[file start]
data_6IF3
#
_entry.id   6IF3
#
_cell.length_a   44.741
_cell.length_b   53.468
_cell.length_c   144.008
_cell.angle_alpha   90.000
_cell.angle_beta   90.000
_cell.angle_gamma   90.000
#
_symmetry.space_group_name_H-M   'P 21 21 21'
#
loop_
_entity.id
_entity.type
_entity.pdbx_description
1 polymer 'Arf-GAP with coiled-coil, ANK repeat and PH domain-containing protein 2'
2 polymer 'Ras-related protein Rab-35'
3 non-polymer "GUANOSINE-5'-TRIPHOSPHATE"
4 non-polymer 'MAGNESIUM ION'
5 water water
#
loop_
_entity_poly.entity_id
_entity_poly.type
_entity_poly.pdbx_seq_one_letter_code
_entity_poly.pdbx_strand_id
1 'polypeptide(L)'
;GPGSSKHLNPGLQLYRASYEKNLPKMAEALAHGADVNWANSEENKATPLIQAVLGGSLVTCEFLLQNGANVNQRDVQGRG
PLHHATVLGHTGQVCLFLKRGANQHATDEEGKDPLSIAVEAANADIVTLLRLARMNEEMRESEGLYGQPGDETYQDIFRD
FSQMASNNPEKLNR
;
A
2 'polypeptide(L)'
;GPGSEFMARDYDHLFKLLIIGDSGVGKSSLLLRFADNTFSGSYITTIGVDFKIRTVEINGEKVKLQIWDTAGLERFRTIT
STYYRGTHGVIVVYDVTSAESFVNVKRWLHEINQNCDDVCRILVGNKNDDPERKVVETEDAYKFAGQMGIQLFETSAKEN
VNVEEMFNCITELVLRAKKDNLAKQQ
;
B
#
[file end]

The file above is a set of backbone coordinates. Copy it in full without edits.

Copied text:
data_6IF3
#
_entry.id   6IF3
#
_cell.length_a   44.741
_cell.length_b   53.468
_cell.length_c   144.008
_cell.angle_alpha   90.000
_cell.angle_beta   90.000
_cell.angle_gamma   90.000
#
_symmetry.space_group_name_H-M   'P 21 21 21'
#
loop_
_entity.id
_entity.type
_entity.pdbx_description
1 polymer 'Arf-GAP with coiled-coil, ANK repeat and PH domain-containing protein 2'
2 polymer 'Ras-related protein Rab-35'
3 non-polymer "GUANOSINE-5'-TRIPHOSPHATE"
4 non-polymer 'MAGNESIUM ION'
5 water water
#
loop_
_entity_poly.entity_id
_entity_poly.type
_entity_poly.pdbx_seq_one_letter_code
_entity_poly.pdbx_strand_id
1 'polypeptide(L)'
;GPGSSKHLNPGLQLYRASYEKNLPKMAEALAHGADVNWANSEENKATPLIQAVLGGSLVTCEFLLQNGANVNQRDVQGRG
PLHHATVLGHTGQVCLFLKRGANQHATDEEGKDPLSIAVEAANADIVTLLRLARMNEEMRESEGLYGQPGDETYQDIFRD
FSQMASNNPEKLNR
;
A
2 'polypeptide(L)'
;GPGSEFMARDYDHLFKLLIIGDSGVGKSSLLLRFADNTFSGSYITTIGVDFKIRTVEINGEKVKLQIWDTAGLERFRTIT
STYYRGTHGVIVVYDVTSAESFVNVKRWLHEINQNCDDVCRILVGNKNDDPERKVVETEDAYKFAGQMGIQLFETSAKEN
VNVEEMFNCITELVLRAKKDNLAKQQ
;
B
#